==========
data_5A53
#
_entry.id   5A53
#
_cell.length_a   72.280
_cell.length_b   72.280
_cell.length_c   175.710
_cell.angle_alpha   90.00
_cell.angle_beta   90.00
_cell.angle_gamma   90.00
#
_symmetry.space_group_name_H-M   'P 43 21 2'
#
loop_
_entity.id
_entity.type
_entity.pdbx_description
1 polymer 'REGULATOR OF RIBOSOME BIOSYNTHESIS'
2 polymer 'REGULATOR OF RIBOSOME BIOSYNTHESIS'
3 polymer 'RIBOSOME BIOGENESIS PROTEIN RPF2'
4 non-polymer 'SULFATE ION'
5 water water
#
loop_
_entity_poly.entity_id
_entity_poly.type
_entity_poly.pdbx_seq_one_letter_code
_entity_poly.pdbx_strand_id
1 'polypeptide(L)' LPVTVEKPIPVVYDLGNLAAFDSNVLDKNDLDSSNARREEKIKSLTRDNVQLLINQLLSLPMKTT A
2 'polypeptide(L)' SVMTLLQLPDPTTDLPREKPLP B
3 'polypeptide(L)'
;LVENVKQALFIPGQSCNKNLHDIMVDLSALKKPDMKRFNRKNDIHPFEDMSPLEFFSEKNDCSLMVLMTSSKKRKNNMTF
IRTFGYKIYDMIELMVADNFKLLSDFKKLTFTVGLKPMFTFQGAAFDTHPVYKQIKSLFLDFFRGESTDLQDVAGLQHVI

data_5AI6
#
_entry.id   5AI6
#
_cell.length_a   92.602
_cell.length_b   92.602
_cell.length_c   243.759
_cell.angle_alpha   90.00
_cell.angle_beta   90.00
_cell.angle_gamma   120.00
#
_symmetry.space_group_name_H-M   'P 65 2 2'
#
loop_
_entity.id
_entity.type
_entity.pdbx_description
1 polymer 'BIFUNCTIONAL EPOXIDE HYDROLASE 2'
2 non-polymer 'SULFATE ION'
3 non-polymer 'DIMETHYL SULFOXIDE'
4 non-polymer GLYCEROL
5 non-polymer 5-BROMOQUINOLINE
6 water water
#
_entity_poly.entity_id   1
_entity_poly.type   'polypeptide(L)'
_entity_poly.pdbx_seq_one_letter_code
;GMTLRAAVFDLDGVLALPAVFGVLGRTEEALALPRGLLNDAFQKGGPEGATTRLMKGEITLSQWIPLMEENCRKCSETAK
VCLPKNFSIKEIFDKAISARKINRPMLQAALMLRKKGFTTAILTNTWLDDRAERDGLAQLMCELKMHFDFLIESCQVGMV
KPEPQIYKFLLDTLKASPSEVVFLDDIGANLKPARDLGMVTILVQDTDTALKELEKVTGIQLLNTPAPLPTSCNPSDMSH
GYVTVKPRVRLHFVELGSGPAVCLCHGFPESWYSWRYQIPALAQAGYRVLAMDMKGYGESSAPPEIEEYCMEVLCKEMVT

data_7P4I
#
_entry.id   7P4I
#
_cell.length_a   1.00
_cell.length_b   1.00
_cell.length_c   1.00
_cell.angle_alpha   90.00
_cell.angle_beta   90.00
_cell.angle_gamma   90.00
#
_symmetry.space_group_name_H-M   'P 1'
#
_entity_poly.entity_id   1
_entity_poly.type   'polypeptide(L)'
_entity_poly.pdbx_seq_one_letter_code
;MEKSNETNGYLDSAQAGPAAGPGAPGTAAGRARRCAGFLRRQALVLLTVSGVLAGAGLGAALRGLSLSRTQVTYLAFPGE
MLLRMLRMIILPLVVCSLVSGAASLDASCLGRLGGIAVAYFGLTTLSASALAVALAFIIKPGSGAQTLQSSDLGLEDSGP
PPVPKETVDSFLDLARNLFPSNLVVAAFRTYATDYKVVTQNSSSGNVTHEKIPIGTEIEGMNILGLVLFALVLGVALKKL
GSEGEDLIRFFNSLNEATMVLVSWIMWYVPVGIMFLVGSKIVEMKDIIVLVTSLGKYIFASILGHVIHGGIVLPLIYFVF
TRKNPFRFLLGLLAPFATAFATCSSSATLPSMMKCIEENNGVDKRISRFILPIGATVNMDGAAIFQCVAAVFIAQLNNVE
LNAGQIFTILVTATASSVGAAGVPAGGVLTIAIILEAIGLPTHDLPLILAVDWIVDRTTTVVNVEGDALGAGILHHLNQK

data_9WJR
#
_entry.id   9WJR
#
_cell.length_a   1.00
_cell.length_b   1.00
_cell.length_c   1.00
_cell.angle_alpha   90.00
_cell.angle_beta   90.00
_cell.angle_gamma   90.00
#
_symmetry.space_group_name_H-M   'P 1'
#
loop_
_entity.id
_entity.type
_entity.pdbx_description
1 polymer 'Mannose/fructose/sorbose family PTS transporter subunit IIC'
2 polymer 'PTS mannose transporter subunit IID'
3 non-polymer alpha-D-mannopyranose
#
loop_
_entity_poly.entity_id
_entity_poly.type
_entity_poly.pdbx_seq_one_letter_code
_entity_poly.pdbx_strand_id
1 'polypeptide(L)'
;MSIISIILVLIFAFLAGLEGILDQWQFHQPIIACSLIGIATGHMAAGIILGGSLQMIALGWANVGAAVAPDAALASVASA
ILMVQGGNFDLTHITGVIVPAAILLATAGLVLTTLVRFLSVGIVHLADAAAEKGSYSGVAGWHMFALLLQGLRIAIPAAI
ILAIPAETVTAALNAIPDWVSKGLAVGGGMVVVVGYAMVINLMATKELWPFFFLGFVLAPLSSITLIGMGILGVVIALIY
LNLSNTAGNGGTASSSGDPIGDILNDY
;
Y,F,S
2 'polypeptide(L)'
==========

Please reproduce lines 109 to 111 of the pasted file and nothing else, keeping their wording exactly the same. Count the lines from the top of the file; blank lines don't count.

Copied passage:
_entity_poly.entity_id
_entity_poly.type
_entity_poly.pdbx_seq_one_letter_code